Eddie Jones believes Owen Farrell is developing the composure that is the hallmark of great fly-halves after naming him as England’s playmaker-in-chief for tomorrow’s opening Test against Australia.
Farrell makes his first start in the position under Jones at the expense of George Ford after featuring at inside centre for the recent march to the Grand Slam.
While he has been outstanding throughout Saracens’ double-winning season, Ford has suffered a loss of confidence at Bath and missed six of seven shots at goal when Wales were routed at Twickenham 11 days ago.
The contrasting fortunes have seen the close friends exchange places in the pecking order and Jones has been impressed by the changes to Farrell’s game over the past 12 months.
“Now he’s got a greater appreciation of how you win games of rugby. There’s his ability to read the game better,” said Jones.
“He’s always been a physical, in-your-face sort of player. He’s still got that about him but now he sits back, has a look where the space is and be a bit calmer about his decisions.
“All the great 10s in the world, they’ve all been unflappable guys. They never look like they’ve got a hair out of place. They know exactly what they’re going to do.
“Have you ever seen Dan Carter sweat on a rugby field? Never. He’s always in control. Jonny Wilkinson was the same. Steve Larkham was the same. That’s what you want from your 10.
“When you’re a big physical guy like Owen is, you develop that through experience and maturity and that’s what he’s starting to do now. It comes from age and winning trophies.”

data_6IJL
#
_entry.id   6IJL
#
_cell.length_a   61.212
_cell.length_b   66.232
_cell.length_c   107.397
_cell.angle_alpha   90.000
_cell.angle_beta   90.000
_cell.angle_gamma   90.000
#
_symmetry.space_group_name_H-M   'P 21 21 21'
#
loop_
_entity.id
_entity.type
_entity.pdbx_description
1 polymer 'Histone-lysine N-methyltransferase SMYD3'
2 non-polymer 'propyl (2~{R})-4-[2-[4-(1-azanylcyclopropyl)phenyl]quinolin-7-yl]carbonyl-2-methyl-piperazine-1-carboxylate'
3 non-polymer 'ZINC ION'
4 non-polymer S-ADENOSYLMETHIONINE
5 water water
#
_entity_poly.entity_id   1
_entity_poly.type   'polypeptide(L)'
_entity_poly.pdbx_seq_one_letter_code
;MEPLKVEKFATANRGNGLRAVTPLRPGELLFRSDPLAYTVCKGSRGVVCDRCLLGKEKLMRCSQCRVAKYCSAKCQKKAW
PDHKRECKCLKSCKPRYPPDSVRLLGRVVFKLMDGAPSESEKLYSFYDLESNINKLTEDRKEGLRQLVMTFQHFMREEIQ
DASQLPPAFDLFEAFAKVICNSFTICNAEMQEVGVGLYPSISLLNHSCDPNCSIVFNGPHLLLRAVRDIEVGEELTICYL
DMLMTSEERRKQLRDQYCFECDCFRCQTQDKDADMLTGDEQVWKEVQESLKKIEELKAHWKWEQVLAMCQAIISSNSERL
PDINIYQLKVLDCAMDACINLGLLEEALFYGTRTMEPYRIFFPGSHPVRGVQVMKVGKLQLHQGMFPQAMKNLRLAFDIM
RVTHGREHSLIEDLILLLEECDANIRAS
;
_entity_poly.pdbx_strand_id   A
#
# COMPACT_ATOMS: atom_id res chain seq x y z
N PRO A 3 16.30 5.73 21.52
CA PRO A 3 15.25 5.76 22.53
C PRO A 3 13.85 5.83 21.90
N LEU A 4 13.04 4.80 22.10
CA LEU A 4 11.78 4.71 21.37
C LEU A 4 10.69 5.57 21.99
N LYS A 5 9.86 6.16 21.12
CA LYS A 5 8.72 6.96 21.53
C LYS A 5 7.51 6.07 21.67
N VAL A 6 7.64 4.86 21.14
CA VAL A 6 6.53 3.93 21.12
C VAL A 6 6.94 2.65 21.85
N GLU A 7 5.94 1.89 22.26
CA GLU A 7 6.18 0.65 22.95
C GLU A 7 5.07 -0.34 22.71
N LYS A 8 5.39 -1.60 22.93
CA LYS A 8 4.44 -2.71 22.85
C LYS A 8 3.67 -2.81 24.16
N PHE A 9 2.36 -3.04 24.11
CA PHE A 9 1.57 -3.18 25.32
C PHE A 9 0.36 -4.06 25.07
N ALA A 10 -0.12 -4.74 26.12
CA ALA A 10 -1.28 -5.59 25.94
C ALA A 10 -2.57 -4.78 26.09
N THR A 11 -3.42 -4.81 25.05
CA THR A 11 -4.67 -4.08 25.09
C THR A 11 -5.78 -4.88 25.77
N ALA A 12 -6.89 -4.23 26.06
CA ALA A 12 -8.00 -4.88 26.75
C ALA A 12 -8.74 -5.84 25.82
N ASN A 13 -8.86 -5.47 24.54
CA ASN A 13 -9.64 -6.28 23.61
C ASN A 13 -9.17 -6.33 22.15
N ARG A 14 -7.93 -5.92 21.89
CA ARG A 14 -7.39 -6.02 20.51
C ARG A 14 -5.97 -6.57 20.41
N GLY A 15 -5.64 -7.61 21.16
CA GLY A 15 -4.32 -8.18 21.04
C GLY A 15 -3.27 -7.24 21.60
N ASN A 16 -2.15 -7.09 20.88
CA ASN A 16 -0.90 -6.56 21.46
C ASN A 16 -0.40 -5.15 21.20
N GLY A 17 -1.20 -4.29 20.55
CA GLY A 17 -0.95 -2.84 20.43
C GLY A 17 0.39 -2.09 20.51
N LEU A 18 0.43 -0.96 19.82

Ford drops to the bench amid a promise from Jones that his supporting role at Suncorp Stadium will be “significant” once the early physical onslaught from Australia has been weathered.
The Australian is keen to stress the 23-year-old remains central to his long-term plans. “George is unhappy not being the starting 10 and I’d be bloody disappointed if he wasn’t. That’s how he should be, but he’s taken it on the chin,” Jones said.
“He’s a fantastic little guy. As I said after the Wales game, I don’t think England rugby appreciates what a good player he is. He is all class.
“(Skills coach) Glen Ella had one look at him and said, ‘This kid can play.’ He’s going to be a fine player for us. He’s a fine player now and he’s going to get better.”
Ford’s demotion was expected, but the elevation of Marland Yarde above Jack Nowell on the left wing is surprising given the role played by the Exeter Chief in the Grand Slam and his side’s passage to the Premiership final.
The power and athleticism of Yarde has caught Jones’ eye, but the Harlequin needed grounding from England’s head coach. “Marland is close to our quickest wing, maybe Anthony Watson shades him but he has got power and he is raw,” said Jones.
“He hasn’t had a lot of experience. He hasn’t had a lot of coaching. And he’s very coachable. He is a bit of a character.
“He has probably blown a bit of his career by being too big for his boots. He’s back down to earth now and has the potential to be a really special player for us.
“I got him into camp and had a look at him. He had a bit of an attitude on him so I sorted that out. From there on in he’s been really wanting to get better.”
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